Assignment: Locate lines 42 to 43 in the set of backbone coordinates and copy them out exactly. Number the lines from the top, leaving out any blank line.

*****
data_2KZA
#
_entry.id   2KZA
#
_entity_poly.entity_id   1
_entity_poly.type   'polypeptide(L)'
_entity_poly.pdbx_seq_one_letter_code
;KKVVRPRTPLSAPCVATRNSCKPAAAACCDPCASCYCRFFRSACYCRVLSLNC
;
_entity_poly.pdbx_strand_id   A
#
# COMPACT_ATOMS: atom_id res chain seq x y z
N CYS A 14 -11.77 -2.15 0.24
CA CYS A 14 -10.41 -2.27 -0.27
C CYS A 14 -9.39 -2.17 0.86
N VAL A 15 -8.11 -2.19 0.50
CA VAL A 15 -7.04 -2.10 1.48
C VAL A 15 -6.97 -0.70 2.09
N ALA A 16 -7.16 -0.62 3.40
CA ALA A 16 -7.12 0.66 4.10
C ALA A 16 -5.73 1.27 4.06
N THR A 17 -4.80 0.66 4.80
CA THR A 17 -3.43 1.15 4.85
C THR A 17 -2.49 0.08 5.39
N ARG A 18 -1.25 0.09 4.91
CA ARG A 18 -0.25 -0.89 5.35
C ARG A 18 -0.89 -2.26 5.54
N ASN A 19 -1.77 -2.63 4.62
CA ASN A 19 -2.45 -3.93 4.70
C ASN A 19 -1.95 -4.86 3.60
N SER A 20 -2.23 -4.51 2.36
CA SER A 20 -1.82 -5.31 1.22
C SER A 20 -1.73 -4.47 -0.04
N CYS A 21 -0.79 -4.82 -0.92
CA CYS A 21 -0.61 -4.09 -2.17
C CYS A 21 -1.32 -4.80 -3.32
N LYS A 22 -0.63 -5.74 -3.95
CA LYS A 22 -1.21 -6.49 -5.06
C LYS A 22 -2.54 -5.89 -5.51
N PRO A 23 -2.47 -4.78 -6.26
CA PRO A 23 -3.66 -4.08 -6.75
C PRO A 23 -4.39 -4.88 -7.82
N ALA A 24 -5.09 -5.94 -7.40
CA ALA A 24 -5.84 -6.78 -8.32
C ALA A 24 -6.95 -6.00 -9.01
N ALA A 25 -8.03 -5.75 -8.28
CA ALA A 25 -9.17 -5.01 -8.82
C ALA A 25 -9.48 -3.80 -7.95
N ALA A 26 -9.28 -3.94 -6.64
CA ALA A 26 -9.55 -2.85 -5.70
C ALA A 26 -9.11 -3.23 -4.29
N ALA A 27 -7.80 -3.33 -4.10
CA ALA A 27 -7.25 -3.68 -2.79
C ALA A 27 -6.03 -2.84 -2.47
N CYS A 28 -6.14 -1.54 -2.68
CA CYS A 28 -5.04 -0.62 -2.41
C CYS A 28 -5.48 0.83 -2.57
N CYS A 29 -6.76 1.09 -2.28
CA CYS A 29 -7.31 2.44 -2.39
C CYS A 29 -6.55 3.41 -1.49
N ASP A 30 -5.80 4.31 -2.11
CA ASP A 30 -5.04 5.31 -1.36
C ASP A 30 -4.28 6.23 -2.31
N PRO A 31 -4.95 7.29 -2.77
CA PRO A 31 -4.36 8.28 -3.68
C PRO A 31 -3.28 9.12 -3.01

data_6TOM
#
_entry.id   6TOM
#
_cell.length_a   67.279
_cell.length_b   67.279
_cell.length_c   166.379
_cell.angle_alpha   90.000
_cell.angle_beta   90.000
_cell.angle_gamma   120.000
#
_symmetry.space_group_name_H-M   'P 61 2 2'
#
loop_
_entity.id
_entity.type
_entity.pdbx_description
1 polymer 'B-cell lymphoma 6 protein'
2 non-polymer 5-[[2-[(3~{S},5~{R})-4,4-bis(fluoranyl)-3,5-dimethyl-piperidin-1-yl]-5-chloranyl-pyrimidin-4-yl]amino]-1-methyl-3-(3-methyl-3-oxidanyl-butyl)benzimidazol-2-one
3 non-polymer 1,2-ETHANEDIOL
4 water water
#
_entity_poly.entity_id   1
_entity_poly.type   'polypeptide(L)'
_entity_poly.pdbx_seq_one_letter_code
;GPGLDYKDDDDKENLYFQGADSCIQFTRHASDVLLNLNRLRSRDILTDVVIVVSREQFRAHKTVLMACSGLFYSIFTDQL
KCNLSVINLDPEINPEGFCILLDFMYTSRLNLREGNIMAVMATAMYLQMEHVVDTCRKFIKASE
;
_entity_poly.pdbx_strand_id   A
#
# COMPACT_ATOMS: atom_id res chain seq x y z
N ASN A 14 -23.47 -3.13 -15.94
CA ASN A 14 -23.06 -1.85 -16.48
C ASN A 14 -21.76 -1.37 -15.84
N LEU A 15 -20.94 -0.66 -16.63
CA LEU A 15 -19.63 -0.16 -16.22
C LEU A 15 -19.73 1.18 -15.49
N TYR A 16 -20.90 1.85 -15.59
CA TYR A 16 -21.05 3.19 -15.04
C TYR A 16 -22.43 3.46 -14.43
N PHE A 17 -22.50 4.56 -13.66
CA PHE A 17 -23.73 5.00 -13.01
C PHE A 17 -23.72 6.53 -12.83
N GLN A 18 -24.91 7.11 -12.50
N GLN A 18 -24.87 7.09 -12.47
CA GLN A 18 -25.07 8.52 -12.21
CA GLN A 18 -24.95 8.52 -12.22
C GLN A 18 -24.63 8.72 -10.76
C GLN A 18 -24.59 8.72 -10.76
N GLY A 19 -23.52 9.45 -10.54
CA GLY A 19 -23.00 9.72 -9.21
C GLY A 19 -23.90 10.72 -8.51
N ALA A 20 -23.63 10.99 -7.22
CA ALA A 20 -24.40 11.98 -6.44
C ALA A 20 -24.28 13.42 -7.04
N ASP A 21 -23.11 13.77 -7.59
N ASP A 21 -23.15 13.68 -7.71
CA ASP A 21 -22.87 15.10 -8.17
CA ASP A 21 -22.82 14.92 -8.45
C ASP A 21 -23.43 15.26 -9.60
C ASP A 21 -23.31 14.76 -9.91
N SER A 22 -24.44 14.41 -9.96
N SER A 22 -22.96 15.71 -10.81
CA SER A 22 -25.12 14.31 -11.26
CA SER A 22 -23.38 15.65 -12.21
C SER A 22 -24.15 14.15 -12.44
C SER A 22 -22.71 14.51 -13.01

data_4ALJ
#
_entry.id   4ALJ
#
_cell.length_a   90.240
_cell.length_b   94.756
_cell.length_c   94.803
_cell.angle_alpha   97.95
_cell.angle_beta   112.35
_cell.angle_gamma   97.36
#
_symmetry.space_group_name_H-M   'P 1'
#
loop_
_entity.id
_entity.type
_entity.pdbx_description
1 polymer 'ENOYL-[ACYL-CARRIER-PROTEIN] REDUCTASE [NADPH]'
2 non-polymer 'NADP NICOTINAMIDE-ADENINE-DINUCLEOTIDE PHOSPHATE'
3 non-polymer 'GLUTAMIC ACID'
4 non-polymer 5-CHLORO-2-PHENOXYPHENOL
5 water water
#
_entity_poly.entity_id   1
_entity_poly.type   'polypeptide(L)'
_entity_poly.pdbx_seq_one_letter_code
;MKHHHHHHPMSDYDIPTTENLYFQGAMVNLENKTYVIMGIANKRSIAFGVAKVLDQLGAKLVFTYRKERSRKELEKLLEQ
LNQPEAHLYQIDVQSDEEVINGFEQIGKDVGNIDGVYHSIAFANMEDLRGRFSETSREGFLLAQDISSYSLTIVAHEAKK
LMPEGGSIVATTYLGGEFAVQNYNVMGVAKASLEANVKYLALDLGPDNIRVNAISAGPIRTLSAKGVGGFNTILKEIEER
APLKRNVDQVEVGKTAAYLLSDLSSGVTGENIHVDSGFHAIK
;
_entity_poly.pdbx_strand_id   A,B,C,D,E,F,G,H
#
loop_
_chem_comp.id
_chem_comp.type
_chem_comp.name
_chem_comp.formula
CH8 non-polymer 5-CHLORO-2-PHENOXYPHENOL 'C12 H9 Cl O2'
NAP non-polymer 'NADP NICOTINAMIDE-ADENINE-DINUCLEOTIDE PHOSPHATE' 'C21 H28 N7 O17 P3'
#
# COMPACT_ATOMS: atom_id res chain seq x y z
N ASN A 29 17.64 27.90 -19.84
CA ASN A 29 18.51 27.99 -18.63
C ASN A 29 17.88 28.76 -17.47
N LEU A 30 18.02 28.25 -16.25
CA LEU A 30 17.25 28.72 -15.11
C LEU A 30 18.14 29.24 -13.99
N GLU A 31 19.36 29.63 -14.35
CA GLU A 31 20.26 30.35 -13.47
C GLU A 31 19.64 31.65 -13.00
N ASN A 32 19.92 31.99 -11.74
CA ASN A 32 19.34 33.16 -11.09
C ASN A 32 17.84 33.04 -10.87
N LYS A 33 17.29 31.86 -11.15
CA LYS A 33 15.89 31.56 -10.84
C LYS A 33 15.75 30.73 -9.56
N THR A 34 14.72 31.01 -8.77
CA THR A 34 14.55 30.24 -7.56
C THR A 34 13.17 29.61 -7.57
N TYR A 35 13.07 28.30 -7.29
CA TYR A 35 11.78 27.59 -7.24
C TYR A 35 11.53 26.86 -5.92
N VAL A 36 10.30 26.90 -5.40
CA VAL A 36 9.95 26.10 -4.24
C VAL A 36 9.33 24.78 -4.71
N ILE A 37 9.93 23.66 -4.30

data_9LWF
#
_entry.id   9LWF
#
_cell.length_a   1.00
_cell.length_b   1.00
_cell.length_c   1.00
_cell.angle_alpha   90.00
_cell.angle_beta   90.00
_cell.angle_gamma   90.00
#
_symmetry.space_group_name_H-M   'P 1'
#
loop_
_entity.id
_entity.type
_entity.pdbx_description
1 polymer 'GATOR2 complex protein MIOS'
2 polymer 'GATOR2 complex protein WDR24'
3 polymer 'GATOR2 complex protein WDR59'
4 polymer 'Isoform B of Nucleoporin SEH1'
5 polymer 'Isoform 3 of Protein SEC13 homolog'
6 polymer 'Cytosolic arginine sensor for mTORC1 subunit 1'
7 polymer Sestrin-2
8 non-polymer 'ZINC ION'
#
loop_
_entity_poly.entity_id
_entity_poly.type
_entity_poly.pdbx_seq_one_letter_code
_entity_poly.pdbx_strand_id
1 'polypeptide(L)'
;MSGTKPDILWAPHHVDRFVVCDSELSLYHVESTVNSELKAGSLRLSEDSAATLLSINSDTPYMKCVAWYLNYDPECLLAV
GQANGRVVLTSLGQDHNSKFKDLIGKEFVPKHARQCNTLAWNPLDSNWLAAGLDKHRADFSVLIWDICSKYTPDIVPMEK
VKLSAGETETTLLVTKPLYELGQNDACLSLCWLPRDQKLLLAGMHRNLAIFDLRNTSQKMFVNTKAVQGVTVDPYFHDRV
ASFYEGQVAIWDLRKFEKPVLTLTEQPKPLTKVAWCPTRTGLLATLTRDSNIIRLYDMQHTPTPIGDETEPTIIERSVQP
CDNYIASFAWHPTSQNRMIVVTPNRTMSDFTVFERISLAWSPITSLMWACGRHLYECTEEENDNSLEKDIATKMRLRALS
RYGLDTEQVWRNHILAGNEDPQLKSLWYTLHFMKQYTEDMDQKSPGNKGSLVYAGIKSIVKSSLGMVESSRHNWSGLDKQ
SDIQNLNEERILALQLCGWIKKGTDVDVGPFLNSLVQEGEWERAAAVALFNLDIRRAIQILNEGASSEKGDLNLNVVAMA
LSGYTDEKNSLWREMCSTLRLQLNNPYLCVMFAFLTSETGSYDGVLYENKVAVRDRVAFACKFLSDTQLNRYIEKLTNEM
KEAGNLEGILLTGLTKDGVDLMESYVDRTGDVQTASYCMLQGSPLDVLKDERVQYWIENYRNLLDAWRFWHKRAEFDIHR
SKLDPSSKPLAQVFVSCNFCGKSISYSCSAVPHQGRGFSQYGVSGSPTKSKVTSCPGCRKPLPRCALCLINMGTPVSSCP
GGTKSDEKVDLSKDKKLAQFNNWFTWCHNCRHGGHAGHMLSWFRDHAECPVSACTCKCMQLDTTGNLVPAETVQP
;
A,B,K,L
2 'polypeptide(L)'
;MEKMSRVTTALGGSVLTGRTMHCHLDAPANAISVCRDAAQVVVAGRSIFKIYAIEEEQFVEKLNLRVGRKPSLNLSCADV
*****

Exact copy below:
C PRO A 23 -4.39 -4.88 -7.82
N ALA A 24 -5.09 -5.94 -7.40